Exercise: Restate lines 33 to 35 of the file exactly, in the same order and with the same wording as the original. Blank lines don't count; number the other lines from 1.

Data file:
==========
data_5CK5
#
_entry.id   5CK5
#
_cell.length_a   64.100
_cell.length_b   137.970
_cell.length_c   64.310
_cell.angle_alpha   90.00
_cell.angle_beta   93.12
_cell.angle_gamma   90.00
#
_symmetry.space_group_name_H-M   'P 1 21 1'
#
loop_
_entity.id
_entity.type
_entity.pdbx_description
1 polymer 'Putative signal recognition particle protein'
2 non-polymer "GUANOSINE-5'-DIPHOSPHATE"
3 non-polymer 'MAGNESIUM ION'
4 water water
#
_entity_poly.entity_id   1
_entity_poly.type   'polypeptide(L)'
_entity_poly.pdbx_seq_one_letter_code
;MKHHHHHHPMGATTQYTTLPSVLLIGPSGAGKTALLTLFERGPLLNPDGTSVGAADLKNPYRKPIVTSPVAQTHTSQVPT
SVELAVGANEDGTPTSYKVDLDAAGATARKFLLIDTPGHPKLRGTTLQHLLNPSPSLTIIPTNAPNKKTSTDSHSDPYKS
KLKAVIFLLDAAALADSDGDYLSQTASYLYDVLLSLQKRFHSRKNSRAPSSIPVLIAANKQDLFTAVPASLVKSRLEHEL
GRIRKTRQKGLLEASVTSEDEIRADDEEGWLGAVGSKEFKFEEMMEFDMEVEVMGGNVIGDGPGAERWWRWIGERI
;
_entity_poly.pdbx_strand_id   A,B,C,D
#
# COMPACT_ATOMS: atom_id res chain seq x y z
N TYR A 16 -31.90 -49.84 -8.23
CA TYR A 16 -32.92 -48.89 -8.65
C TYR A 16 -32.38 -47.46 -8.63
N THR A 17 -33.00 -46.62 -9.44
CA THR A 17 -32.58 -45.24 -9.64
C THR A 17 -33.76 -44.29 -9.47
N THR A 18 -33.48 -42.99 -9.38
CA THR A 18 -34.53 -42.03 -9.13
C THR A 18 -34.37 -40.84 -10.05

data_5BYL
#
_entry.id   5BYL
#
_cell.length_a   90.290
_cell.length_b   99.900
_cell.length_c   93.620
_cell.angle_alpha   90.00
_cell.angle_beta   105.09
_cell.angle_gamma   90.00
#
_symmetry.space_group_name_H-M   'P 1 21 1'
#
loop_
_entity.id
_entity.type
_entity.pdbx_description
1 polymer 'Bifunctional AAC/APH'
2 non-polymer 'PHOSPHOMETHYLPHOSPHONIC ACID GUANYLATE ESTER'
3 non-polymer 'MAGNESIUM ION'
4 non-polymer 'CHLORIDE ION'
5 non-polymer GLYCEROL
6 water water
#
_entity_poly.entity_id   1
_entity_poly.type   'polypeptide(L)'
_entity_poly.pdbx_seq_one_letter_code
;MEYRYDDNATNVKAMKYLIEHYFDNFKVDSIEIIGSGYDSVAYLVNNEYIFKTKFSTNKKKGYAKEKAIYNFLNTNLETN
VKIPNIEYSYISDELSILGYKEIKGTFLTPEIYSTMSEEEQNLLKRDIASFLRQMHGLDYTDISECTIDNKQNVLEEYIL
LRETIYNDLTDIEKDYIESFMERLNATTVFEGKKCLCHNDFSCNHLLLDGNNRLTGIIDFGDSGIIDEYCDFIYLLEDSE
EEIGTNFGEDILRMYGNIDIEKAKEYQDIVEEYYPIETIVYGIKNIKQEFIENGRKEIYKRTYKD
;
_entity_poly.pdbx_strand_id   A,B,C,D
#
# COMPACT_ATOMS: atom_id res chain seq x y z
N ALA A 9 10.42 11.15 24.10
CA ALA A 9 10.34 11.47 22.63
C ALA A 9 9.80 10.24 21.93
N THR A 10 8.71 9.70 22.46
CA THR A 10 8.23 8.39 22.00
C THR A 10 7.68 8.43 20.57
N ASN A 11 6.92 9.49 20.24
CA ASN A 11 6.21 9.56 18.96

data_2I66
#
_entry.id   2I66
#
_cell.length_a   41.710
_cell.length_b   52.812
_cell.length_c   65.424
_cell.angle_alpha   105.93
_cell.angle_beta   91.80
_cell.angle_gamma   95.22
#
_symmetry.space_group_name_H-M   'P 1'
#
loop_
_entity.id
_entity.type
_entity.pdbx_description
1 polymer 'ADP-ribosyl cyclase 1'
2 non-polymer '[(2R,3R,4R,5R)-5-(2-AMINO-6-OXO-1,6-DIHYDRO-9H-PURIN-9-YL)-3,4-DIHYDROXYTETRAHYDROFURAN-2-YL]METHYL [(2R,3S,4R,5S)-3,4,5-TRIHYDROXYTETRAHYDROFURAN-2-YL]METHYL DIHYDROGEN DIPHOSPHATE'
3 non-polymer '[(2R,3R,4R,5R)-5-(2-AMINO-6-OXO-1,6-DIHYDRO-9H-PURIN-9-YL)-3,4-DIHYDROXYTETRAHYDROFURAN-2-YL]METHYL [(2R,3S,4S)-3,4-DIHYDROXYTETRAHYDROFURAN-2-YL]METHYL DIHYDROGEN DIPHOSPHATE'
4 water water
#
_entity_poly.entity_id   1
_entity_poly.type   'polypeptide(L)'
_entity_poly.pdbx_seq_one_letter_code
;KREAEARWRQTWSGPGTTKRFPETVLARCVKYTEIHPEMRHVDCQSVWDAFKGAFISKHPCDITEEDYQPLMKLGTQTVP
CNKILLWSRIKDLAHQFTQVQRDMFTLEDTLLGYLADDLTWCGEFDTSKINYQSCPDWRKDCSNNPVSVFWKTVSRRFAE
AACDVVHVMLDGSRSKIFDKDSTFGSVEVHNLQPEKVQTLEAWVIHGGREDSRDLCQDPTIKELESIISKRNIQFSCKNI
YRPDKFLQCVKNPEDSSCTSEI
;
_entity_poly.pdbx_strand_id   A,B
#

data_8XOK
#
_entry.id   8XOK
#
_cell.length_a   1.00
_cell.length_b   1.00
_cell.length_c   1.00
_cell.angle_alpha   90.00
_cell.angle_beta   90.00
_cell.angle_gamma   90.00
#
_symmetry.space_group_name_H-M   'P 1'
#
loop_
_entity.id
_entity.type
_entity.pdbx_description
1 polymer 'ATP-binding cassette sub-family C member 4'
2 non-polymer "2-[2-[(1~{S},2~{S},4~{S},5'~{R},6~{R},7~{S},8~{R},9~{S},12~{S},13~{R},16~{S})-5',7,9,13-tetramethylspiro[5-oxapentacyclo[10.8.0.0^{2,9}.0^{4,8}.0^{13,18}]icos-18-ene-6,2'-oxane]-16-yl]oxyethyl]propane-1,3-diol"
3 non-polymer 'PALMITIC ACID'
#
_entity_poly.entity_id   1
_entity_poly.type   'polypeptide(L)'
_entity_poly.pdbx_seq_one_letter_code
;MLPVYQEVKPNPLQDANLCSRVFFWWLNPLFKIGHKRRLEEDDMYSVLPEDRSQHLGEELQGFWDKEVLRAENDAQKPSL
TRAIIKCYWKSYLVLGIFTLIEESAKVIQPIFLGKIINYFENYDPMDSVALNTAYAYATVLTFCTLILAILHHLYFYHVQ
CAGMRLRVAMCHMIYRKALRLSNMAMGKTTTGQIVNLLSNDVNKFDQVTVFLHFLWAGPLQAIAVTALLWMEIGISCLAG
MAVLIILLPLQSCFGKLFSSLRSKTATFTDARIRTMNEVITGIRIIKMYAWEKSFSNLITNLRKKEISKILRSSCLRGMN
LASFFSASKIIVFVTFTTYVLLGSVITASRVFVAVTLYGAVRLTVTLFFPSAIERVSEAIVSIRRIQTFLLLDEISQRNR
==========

# COMPACT_ATOMS: atom_id res chain seq x y z
N TYR A 16 -31.90 -49.84 -8.23
CA TYR A 16 -32.92 -48.89 -8.65